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Wisconsin Natural Resources magazine

Wisconsin Natural Resources magazine

Be greeted by one of the five dwarves at Grandview. © Pecatonica Educational Charitable Foundation

June 1999

A milkman's masterpieces

Dreams come alive in the whimsical folk sculptures of farmer Nick Engelbert.

Be greeted by one of the five dwarves at Grandview. © Pecatonica Educational Charitable Foundation

While his neighbors dreamt of butterfat percentage and price supports, dairyman Nick Engelbert had visions of an entirely different kind. In Engelbert's dreams, lions roared across the African savanna and monkeys leapt from vine to vine. Fierce vikings plied the North Atlantic swells. And Snow White took company with five (not seven) dwarfs.

Beginning in the 1930s and continuing over a period of 30 years, the immigrant from the Austro-Hungarian Empire crafted his visions in concrete, glass and stone and planted them in the gardens surrounding his farm in the Iowa County community of Hollandale. Although the folk sculptor died in 1962, his work lives on and continues to delight all those who experience its whimsical charm.

At Grandview, as the Engelbert home is called for its fine vistas of neighboring fields, The Kohler Foundation has restored the sculpture garden and created a museum about the life of the man that many still remember as the easygoing local milkman. More than 260 volunteers from the Blanchardville-Hollandale area played some role in helping to make Grandview, now run by the Pecatonica Educational and charitable Foundation, an attraction that would do honor to Engelbert and encourage visitors to tour the area. The house and garden are a mile west of Hollandale on Highway 39.

Experience Grandview's whimsical charm.
© Pecatonica Educational Charitable Foundation
Take a trip to Hollandale and experience Grandview's whimsical charm. © Pecatonica Educational Charitable Foundation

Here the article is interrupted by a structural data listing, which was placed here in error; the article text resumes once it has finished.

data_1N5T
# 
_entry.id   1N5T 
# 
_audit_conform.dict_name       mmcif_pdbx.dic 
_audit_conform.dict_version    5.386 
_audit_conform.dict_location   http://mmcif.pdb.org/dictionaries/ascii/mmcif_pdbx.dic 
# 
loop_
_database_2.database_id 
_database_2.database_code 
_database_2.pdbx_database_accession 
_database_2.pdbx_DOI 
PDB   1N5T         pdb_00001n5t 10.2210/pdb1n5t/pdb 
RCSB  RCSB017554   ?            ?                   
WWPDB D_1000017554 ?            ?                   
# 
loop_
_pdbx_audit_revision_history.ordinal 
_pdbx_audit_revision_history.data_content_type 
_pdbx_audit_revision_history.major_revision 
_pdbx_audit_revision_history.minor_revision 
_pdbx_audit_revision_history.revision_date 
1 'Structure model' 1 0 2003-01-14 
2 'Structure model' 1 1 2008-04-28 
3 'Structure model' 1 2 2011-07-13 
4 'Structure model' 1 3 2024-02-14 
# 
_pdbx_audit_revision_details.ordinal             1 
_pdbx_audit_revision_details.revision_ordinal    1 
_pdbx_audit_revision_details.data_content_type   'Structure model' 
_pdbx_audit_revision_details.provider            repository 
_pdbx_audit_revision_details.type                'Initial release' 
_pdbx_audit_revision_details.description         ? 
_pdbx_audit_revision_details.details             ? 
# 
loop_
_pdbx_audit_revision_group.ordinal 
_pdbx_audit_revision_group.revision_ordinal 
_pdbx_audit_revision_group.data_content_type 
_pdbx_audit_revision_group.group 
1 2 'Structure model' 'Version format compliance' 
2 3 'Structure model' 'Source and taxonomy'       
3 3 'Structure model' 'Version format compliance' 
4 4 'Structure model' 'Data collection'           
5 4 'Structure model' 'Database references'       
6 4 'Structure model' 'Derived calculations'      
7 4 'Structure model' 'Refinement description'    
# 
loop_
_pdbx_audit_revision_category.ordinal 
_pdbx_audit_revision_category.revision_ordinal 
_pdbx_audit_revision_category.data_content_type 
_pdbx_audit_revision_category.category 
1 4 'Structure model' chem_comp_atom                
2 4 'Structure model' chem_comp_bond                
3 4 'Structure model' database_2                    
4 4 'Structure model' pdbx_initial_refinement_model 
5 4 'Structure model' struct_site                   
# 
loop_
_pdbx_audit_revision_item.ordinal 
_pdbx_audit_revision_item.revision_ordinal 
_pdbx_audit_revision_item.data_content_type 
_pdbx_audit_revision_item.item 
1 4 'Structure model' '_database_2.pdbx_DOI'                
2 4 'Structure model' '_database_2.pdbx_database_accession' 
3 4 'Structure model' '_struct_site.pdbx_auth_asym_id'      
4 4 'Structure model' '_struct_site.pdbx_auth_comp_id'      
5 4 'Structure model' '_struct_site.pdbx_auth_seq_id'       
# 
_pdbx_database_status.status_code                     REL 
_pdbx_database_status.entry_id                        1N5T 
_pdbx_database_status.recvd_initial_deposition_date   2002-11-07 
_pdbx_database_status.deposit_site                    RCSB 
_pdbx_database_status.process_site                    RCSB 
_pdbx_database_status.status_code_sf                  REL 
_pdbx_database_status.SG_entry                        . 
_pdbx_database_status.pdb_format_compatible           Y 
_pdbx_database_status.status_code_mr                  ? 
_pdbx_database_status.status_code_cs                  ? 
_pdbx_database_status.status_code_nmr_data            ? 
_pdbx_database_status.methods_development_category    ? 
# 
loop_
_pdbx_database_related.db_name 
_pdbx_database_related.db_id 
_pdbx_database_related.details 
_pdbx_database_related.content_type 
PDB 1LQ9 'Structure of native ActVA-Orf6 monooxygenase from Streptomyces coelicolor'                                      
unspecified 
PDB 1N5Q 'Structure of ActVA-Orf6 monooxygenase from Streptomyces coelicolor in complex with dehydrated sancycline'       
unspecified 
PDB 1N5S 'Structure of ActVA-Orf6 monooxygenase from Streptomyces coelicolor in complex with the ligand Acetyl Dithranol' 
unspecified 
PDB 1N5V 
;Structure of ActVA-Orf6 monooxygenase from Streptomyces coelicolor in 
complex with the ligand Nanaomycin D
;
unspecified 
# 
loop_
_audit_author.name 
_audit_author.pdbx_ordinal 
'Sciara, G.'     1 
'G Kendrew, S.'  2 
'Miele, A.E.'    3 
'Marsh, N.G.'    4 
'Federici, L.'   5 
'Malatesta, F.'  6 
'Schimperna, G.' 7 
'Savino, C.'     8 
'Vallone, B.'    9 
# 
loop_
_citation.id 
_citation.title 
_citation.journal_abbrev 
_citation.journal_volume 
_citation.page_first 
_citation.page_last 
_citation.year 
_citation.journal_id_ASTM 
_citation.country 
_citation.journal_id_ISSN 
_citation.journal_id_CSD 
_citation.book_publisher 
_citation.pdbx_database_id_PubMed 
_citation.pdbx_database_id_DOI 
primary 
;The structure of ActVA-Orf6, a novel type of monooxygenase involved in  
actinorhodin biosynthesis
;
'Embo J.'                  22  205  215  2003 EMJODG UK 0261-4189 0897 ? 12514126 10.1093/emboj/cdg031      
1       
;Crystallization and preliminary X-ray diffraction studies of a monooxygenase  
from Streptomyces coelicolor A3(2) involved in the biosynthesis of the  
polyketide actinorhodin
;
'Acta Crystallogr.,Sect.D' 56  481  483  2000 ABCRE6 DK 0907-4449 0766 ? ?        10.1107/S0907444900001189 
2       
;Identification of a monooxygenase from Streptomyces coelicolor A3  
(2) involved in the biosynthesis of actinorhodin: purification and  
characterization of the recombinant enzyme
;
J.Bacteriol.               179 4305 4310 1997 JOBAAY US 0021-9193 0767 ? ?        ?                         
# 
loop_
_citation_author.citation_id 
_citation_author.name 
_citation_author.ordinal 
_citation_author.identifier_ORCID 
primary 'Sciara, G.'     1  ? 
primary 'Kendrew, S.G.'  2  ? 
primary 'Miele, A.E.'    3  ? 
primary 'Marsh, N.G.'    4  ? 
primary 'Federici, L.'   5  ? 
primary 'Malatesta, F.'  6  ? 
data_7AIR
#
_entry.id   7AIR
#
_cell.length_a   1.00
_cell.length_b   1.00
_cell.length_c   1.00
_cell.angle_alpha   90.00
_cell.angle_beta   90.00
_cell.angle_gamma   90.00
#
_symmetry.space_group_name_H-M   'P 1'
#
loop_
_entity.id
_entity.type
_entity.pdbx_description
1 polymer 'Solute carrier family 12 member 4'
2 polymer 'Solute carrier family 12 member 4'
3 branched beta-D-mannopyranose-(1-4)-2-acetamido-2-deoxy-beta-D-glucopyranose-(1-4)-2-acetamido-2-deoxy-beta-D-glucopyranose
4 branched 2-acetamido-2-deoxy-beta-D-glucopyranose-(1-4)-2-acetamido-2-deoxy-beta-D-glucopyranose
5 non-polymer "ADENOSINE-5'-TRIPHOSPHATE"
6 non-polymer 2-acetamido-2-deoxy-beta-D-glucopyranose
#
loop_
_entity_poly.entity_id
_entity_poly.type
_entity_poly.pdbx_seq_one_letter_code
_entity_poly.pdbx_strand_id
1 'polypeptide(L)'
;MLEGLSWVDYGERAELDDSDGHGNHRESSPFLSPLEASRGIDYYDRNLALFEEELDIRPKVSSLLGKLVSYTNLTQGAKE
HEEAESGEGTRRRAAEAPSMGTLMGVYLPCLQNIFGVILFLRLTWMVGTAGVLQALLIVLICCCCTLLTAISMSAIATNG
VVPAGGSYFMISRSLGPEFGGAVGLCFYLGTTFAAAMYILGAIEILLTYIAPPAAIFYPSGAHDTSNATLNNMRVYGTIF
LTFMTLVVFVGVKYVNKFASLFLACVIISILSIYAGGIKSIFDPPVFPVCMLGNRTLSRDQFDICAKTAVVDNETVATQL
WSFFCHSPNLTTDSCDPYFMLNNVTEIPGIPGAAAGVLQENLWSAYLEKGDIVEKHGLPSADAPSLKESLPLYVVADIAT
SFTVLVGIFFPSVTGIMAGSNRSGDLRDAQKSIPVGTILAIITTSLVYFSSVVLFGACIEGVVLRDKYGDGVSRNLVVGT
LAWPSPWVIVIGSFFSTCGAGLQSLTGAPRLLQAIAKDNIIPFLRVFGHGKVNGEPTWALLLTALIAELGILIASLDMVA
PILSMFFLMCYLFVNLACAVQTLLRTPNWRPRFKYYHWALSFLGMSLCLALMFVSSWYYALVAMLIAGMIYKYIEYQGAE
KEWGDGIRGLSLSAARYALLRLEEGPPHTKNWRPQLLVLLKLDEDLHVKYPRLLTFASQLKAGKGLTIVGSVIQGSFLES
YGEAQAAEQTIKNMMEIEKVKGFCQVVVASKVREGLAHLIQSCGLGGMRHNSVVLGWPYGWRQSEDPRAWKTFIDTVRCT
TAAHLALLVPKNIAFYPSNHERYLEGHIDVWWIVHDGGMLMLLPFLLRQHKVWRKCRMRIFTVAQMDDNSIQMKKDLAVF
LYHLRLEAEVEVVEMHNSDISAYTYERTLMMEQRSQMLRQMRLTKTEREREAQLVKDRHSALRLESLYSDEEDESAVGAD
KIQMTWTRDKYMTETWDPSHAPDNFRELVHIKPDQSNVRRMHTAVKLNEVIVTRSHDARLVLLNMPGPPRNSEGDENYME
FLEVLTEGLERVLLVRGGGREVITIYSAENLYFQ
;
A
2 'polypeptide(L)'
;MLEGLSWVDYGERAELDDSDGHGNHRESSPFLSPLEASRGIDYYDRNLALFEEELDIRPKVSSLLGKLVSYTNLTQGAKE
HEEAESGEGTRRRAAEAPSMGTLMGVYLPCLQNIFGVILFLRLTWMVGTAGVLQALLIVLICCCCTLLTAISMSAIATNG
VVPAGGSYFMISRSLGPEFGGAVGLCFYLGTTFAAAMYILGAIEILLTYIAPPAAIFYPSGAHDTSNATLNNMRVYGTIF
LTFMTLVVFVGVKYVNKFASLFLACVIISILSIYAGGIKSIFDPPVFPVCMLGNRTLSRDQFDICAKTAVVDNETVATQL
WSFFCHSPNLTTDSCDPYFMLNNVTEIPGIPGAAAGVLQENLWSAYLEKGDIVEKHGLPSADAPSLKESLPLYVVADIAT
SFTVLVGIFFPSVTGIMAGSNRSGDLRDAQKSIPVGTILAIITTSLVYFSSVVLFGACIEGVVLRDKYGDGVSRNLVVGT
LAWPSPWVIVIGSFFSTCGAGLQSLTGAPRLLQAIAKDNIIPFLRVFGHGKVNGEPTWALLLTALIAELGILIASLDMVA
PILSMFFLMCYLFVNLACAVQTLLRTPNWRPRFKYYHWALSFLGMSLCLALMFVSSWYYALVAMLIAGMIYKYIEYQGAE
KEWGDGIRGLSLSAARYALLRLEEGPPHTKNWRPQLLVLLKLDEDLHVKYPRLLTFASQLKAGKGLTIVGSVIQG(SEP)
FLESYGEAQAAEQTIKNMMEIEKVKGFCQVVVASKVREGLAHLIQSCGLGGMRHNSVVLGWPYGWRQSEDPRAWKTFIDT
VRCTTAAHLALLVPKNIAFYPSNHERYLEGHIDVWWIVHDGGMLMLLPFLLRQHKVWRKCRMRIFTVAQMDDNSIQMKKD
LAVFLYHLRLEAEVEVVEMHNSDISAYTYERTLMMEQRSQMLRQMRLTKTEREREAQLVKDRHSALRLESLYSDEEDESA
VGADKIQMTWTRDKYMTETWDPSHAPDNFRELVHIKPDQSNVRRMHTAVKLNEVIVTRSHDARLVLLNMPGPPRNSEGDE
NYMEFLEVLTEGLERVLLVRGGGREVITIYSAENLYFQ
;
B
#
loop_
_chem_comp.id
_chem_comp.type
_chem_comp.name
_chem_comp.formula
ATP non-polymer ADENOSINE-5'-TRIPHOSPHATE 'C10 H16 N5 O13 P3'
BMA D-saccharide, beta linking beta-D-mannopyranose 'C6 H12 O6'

Grandview's rescue began seven years ago, when the property was purchased by the Kohler Foundation. The organization seeks out properties with "self-taught art" like Engelbert's, buys the site, restores the art, finds a nonprofit group and gifts these improved parcels to local organizations that will run and maintain the property.

Restoring the rundown house and its crumbling sculptures would prove to be a labor of love and time. After Engelbert's death, the next owner of the property did nothing to care for the sculptures, and the three decades of neglect were painfully evident. Polish art specialists from Chicago were brought in by Kohler to stabilize the sculptures' wooden-and-wire mesh armatures. Some pieces could not be salvaged, so copies were made. It took nearly three years to complete the work.

The Pecatonica Educational and Charitable Foundation assumed responsibility for Grandview in 1998. Volunteers replanted the gardens and worked in the house as guides. A class of local 6th graders inspired by Engelbert's art wrote the museum's brochure.

Grandview is open from May 1 to November 1. You can see many of the sculptures from the road, but the museum is well worth a visit. It contains copies of some Engelbert paintings – a hobby that this prolific artist did not take up until he was 70 years old.

For more information, and to book a museum tour, call the Pecatonica Educational and Charitable Foundation at (608) 967-2140.

To make a pleasant day trip, combine a visit and picnic at Grandview with a stop at Yellowstone Lake State Park or Governor Dodge State Park. The Military Ridge State Trail, open to hiking and biking, is also in the vicinity.